I’ve been using Cassia every few months for the past year. It’s a good deep conditioning treatment that adds a gloss and a slight yellow shine to the hair. This is particularly good for
But I’m getting ahead of myself. Let me give you the details of the treatment and how to do it correctly; then I’ll describe how mine went so wrong.
What is Cassia?
Cassia Obovata, often called “neutral henna” is a part of ayurvedic hair care. It is meant to promote strong, glossy hair without providing any coloring. Cassia is not actually henna, because it is a completely different plant and does not leave any color. Henna is a very popular plant product that is used to create body art and dye hair. Cassia is a good alternative for people who wish to keep their original hair
Like henna, cassia is also a great scalp treatment, which can help with dandruff. There are also people who will use this to get rid of lice, or other bacterial or fungal issues.
How to Use Cassia
Make sure you are buying a pure cassia powder to avoid any unwanted color additives or harmful ingredients. I used this Neutral Henna Powder from Metiista. You can also usually pick up Cassia powder at your local Indian or Middle Eastern grocery store.
Use a glass bowl and spatula to mix the powder with warm water or chamomile tea, for extra conditioning. You’ll want to avoid using a metal bowl or spoon so the cassia doesn’t oxidize. You’ll also want to use distilled water as cassia doesn’t play well with metal or minerals.
Start with 100 grams of the powder and add more if you have extra long hair. Mix with the liquid of your choice until you have the consistency of yogurt and have gotten rid of the lumps.
Just like with henna, cassia can be a real muddy mess, so place old towels or newspapers on the floor before you start applying. When applying, section the hair and work from the scalp out. This stuff will dry into a dirt/mud consistency so you’ll want to make sure you have every bit of your hair covered as you go. Reuse an old plastic bag or shower cap to keep it all on your head and also keep your head warm. You can put a towel over that as well to add an additional layer of protection.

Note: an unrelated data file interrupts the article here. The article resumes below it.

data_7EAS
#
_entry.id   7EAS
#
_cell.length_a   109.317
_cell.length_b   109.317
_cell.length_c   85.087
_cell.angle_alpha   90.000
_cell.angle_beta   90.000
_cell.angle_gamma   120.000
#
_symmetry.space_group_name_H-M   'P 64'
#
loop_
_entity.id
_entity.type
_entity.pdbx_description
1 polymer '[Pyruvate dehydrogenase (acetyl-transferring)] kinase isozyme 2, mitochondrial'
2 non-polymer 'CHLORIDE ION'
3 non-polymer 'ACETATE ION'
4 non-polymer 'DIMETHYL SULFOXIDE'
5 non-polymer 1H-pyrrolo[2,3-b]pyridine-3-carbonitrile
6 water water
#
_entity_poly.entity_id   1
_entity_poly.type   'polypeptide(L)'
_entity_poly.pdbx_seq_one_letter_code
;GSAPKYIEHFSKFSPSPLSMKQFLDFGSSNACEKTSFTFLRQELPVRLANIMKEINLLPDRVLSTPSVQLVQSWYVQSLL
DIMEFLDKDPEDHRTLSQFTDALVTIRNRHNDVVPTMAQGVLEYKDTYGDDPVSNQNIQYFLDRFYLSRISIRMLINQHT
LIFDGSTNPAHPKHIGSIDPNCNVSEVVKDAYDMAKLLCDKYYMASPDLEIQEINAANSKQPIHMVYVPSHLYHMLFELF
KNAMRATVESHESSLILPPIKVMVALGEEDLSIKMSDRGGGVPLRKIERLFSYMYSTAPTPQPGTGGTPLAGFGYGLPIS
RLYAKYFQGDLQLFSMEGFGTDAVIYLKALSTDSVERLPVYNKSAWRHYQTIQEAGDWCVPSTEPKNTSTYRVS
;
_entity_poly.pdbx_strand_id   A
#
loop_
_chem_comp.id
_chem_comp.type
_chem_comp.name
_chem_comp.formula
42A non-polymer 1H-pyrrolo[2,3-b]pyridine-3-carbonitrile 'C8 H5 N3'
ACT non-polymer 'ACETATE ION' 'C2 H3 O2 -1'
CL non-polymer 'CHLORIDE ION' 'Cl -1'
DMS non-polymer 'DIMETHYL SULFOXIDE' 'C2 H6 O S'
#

When you go to rinse out, it will be a muddy bloodbath, but try to remember how shiny and strong your hair will be after this! Keep rinsing for what seems like forever. You can use conditioner to soften up the mud if you want. Finally, the water will start to look clear, and you can shampoo and condition as usual.
Let hair air dry and enjoy your new shiny hair!
What I Did Wrong
I’ve successfully done this cassia conditioning treatment two times, and I wasn’t expecting anything different this third time. If anything, third times the charm, and it should’ve gotten better right?
After washing the treatment out, I went to bed with my wet hair up in a towel. When I woke up the next morning, my previously bright blonde hair was a GREYISH BROWN. I was stunned. How did this happen?
Here’s a picture that was taken just the night before the treatment (at a wildlife presentation). My roots are naturally very brown but everything else was a bright yellow blonde.
After quite a while of searching, I found that little disclaimer that you shouldn’t use hard water and avoid using if your hair has mineral buildup. Evidently, the cassia treatment had a reaction to all the built-up minerals that had accumulated on my hair over the past few months. While I did nothing different than I had done with the other previous treatments, the months worth of buildup had finally become enough to change the color.
While I’m a natural brunette and I don’t mind having brown hair, the reaction has created a blotch greyish brown color that just really isn’t in vogue.
Are you ready to see it?
Well, this has been fun. Even having bleached and dyed my hair at home for the past five or six years, this has to be the WORST accident I’ve had with my hair. (That I’ve done myself that is. I had some terrible experiences with hairdressers dying my hair which is why I started doing it myself!)
I’m not sure what I’ll do next. I’ve tried fixing it with chelating shampoos and just washing it a lot, but nothing has helped so far.
Should I try to risk bleaching my hair back to blonde or dye it something new? If you have any suggestions, leave them below!